The lower cost and ready availability of ultrasound makes it attractive. Gastroenterologists are increasingly familiar with the technology and advances in elastography have shown an ability to give an approximate, or qualitative, assessment of fibre stiffness in the liver. Yet, this examination remains more art than science and does not produce clinical evidence critical to assessing the disease progression.
In October 2009, Toshiba Medical Systems Europe broke through the evidence barrier introducing Acoustic Structure Quantification (ASQ) on its high end ultrasound platform Aplio XG.
In the same month, the American Journal of Radiology published a paper authored by Hidenori Toyoda at the Department of Gastroenterology, Ogaki Hospital, Japan, and the oft-cited pioneer in ultrasound signal processing, Takashi Kumada, a clinical investigator with Toshiba, reported findings on fibrosis staging for 148 patients that shows a strong correlation between histological results and the classifications assigned by the ASQ analysis.
Toshiba received the CE mark clearing ASQ for use in Europe and is currently awaiting a 510(k) approval from the Food & Drug Administration (FDA) in the United States.
At the recent French Radiology Congress, Toshiba demonstrated this new capability in an exclusive interview with European Hospital.
The designer of ASQ, Naohisa Kamiyama, explained: ‘Most ultrasound units cannot accept the pure acoustical radio frequency (RF) data. Instead only selected segments of this signal are extracted for display on the typical B-mode image you see on the screen.’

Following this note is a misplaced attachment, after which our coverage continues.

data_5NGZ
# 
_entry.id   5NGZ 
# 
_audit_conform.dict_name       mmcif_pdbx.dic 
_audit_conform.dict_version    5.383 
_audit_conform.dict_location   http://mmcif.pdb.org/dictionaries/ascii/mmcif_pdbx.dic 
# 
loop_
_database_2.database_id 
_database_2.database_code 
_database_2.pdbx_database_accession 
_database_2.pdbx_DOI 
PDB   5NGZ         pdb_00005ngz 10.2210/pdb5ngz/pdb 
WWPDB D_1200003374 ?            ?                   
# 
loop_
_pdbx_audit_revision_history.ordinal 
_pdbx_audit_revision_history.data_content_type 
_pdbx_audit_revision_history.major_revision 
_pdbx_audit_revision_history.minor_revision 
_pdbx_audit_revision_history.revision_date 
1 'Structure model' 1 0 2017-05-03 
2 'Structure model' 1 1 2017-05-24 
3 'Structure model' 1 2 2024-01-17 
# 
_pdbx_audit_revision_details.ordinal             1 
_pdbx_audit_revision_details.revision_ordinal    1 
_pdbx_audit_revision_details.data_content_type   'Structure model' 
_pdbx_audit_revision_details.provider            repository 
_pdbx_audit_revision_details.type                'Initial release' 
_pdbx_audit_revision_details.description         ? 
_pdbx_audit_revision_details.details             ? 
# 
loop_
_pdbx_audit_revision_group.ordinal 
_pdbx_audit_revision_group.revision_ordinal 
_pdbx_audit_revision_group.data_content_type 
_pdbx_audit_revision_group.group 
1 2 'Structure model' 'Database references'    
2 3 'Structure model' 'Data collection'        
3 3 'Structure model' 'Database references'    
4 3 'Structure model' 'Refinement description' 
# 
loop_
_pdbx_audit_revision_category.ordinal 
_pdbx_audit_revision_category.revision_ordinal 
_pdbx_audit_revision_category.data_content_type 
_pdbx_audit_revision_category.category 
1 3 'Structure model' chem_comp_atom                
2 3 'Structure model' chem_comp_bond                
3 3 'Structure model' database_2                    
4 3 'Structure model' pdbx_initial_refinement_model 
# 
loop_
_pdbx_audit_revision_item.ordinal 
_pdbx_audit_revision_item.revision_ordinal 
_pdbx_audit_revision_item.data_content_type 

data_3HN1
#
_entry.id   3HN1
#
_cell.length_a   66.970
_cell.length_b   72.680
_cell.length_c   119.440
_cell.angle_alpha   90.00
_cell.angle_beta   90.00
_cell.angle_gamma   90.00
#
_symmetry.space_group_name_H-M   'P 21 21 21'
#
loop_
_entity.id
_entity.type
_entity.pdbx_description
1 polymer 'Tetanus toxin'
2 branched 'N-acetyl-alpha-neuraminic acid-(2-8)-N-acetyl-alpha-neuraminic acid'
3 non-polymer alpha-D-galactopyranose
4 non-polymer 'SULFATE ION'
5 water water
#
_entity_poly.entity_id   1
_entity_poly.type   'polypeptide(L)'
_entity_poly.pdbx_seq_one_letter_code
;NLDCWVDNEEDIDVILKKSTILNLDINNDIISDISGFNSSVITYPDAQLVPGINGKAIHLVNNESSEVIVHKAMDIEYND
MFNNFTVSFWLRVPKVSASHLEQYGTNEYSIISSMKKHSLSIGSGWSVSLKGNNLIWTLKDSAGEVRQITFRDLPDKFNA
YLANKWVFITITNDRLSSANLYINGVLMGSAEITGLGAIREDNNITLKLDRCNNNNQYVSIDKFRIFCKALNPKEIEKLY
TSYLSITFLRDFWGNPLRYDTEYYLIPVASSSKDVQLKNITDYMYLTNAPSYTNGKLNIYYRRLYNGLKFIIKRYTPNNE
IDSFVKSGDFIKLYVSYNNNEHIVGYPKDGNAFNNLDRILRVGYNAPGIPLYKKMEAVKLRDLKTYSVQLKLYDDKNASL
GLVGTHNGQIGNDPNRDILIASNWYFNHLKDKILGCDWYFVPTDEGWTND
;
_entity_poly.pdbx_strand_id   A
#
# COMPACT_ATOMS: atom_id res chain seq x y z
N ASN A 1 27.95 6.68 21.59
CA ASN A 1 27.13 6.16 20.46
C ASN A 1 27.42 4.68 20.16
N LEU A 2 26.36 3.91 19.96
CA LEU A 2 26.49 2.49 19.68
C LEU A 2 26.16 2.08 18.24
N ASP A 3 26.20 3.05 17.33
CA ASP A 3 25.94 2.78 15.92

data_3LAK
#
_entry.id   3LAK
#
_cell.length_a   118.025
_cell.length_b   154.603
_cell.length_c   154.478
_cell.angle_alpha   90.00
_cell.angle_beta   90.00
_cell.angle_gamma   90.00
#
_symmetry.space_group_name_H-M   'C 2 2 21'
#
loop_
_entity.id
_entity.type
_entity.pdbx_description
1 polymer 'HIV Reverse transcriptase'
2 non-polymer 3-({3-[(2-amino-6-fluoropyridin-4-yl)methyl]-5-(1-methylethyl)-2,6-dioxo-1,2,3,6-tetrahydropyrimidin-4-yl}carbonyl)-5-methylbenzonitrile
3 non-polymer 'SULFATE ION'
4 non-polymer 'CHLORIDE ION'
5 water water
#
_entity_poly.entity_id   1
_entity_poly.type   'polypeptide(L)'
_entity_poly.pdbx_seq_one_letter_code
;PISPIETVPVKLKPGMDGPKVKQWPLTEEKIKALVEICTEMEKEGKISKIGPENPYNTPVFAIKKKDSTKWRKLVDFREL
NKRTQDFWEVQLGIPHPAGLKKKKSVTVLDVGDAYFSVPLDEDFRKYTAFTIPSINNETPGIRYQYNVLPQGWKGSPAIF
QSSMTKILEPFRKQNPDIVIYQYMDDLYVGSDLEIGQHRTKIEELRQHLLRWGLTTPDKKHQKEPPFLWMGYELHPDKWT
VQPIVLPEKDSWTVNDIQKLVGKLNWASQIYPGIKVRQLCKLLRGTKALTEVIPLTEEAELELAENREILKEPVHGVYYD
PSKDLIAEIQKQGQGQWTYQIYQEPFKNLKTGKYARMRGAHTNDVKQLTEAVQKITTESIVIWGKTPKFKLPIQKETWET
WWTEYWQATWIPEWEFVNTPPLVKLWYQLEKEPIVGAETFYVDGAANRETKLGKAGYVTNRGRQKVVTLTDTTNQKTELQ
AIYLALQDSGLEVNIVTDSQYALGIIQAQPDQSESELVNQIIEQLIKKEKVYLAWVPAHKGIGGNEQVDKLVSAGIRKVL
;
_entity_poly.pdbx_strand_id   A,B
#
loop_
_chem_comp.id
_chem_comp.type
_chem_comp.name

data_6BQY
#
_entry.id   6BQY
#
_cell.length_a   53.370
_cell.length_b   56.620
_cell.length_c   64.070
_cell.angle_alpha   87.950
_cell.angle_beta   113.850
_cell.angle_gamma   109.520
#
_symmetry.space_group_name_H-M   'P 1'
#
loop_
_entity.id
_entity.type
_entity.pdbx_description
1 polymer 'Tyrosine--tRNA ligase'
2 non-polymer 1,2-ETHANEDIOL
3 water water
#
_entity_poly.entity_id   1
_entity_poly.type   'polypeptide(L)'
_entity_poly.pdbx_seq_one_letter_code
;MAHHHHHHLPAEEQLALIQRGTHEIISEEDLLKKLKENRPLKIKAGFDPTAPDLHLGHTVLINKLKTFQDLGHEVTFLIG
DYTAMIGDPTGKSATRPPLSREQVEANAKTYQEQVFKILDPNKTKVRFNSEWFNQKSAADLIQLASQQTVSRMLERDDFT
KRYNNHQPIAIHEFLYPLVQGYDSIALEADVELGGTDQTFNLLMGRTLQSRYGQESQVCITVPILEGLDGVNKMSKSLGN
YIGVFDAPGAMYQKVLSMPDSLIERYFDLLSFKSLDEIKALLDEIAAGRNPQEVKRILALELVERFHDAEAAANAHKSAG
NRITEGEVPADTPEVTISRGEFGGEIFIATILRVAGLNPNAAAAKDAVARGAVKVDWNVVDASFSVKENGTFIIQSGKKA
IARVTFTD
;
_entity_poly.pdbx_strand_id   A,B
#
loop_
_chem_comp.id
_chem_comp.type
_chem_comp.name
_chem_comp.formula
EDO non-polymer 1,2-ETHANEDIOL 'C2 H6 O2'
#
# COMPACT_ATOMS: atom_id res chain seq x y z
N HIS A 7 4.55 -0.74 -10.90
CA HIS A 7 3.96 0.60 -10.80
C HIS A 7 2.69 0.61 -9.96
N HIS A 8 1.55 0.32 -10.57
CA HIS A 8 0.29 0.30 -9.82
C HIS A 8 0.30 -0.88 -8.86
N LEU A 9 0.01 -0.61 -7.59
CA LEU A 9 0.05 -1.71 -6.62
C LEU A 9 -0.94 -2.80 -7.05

ASQ begins with a signal processor that receives the raw RF signal and extracts data that may indicate extremely small structures, or fibre strands. ‘The liver is a smooth, rather silky organ, which should not have any structures in a healthy state,’ he explained.
ASQ searches the raw signal to separate subtle changes, potentially echoes of very fine structures, from the background noise created by the radio. The next step is to present this refined data into a useful form for the radiologist.
ASQ offers two presentation modes, the first being a statistical graph mapping the distribution curve of the parameter Toshiba discovered responds to the probability of fibre structures reflecting the ultrasound beam or else the ‘homogeneity’ or ‘smoothness’ of tissue. The second display is a familiar looking Doppler-like image with colours associated to the different values superimposed over the B-mode.
Toyoda and Kumada reported a correlation between the data analysis by ASQ and the histological results of the liver tissue where the median values displayed by ASQ agreed with the histological results from biopsies for the same patient with proven chronic hepatitis without cirrhosis.
The ASQ range values accurately indicated the increasing severity of chronic hepatitis for patients within the international classification standards of F1 to F4. The plotting of the findings by the non-invasive ASQ examination closely followed the plotting of the histological exam and the classification by ASQ of patients F2 to severe F4 was validated.
ASQ requires the addition of a powerful processor to the Aplio XG that operates in the background analysing the raw data in real-time, with software developed by Kamiyama, while other Aplio XG functions continue running normally.
‘Together with other advanced applications we recently introduced, such as Precision Imaging and Quantitative Elastography, ASQ enables us to a provide valuable set of diagnostic tools for the clinician to perform comprehensive ultrasound diagnostics in specific regions of the body,’ explained Joop van de Kant, Clinical Market Manager of the Ultrasound Group of Toshiba Medical Systems Europe
Toshiba is currently developing ASQ algorithms for metabolic quantification of fatty liver diseases, added ultrasound architect Kamiyama.
Toshiba is presentin the Aplio XG at Medica, Hall 9, Stand D05